FTTV Takes Western States Folklore Society: 2018 Edition

The second week of April this year found the FTTV team in sunny Los Angeles, at the Otis College of Art and Design. Western States Folklore Society was having its 77th Annual Meeting, and we had been working on our panel for months. We applied as a complete panel, “Fantastic Realities of Fairy-Tale TV,” which gave us the opportunity to synthesize a panel that gave a diverse look at many different research approaches to studying fairy tale television.

Erica’s opening slide as Dr. Rudy, who served as our panel chair, introduces her

We had more attendees to our panel than expected, since there wasn’t another panel at the same time as us and we were the first panel on the first full day of the conference. Presenting in front of highly qualified folklorists can be intimidating, but the Q&A afterwards is always enlightening and adds new exiting layers to the research we’ve spent so much time polishing and forming. It was fun to get the input from folklorists who were unfamiliar with the digital humanities element, especially as a contrast to our experience at Digital Humanities Utah two months ago.

Ariel asking the hard-hitting questions of our entire project.

Our panel introduced our project as a whole and then we shared our research: Lauren on preschool television and edutainment, Erica on the fairy tale and media strategies that the British Royal family uses in connection with royal weddings, Cortlynd on the unexpected and lingering darkness of Revolting Rhymes, and Ariel with masculinity and monster transformations.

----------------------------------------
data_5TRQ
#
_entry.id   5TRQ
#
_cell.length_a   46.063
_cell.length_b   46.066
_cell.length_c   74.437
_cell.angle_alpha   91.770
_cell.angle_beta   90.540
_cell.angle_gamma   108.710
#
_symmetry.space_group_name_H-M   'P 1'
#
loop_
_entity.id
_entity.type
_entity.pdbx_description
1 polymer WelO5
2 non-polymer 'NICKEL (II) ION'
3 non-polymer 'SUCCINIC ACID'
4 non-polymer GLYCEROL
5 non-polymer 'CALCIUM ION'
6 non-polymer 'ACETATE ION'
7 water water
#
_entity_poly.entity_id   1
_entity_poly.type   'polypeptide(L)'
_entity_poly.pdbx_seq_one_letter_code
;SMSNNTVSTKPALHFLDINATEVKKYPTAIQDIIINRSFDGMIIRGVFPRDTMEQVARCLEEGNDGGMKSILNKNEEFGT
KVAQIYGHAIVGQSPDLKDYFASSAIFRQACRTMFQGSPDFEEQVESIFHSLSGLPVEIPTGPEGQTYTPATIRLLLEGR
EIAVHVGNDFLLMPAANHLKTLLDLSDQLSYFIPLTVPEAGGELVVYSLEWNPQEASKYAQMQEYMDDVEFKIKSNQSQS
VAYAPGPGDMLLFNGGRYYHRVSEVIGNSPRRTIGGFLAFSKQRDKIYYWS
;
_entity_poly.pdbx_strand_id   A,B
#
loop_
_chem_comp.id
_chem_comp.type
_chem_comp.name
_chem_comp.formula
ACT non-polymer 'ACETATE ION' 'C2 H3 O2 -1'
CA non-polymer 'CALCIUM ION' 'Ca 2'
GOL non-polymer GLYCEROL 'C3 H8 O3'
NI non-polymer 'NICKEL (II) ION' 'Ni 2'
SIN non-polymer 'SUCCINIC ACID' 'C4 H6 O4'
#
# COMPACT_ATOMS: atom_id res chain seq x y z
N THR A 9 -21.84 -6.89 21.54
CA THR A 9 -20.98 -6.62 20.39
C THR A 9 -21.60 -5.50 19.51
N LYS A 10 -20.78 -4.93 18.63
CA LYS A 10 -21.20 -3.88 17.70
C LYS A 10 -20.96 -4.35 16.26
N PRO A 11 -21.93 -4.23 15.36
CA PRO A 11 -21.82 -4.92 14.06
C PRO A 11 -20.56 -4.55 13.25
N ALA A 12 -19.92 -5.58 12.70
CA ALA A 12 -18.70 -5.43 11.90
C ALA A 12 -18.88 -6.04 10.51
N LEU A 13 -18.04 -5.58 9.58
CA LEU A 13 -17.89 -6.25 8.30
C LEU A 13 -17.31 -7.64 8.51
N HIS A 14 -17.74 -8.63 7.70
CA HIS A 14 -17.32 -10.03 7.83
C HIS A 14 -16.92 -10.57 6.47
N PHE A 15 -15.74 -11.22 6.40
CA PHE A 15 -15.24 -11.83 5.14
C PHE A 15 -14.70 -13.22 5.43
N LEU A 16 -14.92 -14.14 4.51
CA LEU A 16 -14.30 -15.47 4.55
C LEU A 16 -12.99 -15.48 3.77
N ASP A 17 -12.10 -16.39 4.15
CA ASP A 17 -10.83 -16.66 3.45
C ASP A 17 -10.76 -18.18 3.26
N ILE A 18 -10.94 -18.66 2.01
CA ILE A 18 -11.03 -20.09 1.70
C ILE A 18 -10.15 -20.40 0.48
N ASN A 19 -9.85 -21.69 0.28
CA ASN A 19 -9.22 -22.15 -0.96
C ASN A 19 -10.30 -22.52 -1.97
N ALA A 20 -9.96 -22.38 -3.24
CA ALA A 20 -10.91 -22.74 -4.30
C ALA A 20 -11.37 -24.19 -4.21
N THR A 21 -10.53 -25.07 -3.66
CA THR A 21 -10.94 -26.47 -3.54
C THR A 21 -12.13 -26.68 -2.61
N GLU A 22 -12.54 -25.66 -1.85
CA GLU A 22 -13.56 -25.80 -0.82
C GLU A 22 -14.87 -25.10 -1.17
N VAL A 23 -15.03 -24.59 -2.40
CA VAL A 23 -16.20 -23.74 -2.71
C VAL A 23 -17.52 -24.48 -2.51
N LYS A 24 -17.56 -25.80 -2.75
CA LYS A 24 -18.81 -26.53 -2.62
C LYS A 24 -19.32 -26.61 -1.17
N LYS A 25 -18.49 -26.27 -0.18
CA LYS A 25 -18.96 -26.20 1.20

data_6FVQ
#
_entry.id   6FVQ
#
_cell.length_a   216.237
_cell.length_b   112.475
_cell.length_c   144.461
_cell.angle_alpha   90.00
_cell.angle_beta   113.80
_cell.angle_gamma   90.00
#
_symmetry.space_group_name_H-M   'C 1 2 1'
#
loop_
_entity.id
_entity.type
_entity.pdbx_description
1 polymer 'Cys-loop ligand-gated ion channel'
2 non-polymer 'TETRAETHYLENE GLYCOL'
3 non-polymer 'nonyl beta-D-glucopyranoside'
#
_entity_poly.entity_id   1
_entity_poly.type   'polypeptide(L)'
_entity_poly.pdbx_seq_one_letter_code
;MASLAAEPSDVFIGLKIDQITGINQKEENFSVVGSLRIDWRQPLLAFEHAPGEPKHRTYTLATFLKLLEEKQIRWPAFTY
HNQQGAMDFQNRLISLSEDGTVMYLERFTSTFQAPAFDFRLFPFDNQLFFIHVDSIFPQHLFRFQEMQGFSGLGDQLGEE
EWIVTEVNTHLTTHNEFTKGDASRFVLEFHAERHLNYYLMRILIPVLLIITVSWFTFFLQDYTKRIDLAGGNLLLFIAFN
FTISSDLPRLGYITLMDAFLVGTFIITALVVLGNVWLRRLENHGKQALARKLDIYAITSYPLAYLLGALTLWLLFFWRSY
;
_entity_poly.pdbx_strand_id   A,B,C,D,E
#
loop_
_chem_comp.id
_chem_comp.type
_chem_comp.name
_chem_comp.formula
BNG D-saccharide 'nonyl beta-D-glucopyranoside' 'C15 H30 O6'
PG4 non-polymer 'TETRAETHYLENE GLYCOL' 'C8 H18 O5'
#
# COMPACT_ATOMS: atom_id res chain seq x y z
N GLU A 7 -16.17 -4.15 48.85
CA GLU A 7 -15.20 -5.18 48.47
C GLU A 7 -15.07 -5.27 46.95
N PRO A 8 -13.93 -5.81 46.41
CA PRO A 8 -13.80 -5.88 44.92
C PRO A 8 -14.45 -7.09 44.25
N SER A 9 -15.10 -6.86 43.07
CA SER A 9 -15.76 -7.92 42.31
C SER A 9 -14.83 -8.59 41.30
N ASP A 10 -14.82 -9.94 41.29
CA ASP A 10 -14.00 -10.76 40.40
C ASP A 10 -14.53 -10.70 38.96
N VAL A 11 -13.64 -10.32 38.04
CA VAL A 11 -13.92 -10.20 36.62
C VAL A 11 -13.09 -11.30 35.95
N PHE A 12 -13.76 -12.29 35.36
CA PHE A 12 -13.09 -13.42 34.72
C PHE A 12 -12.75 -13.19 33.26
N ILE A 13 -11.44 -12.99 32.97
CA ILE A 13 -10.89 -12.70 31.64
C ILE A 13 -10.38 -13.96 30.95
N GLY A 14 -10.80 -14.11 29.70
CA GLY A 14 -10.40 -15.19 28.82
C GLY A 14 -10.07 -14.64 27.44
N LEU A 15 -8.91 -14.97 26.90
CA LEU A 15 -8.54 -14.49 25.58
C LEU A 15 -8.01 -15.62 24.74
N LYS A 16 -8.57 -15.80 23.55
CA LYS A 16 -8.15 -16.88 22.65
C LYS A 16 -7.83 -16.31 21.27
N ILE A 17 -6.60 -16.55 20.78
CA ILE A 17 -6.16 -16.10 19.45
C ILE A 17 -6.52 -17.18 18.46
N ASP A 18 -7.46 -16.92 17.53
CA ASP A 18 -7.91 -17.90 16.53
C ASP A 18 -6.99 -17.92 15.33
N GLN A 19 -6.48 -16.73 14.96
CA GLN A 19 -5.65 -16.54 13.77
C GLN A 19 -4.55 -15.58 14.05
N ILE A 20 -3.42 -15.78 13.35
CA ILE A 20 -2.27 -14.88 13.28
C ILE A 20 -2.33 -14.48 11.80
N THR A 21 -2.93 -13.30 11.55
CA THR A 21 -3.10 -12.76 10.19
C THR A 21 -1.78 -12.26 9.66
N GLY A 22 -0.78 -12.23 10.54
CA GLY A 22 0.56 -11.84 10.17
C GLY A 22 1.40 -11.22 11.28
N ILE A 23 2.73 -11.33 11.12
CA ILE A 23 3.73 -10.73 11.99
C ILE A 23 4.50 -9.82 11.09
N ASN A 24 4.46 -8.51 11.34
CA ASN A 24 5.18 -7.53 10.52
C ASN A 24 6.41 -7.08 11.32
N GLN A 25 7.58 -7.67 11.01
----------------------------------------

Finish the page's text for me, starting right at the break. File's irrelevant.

The whole team at Otis College! Lauren, Cortlynd, Dr. Rudy, Erica, and Ariel.

Though we unfortunately had to return home during the second day of the conference, the first day was full of panels on various elements of folklore, including Dr. Rudy’s presentation about folklorist’s career paths. We divided up for most panels and then chatted over lunch about what the others had missed, a foolproof strategy and the best reason to attend a conference with a close-knit team.

The conclusion of the Archer Taylor Keynote Lecture entitled “Trauma and Art Making” by Daniel Wojcik, connected well with the environment of the folklore conference being hosted by an art college, which was quite a different experience than attending at UC Berkeley two years ago.

The trip was a quick 2-day whirlwind, but we packed so much conference and learning into the short amount of time! It’s always such a thrill to share our research, check out the blog in coming weeks for updates on our individual projects!

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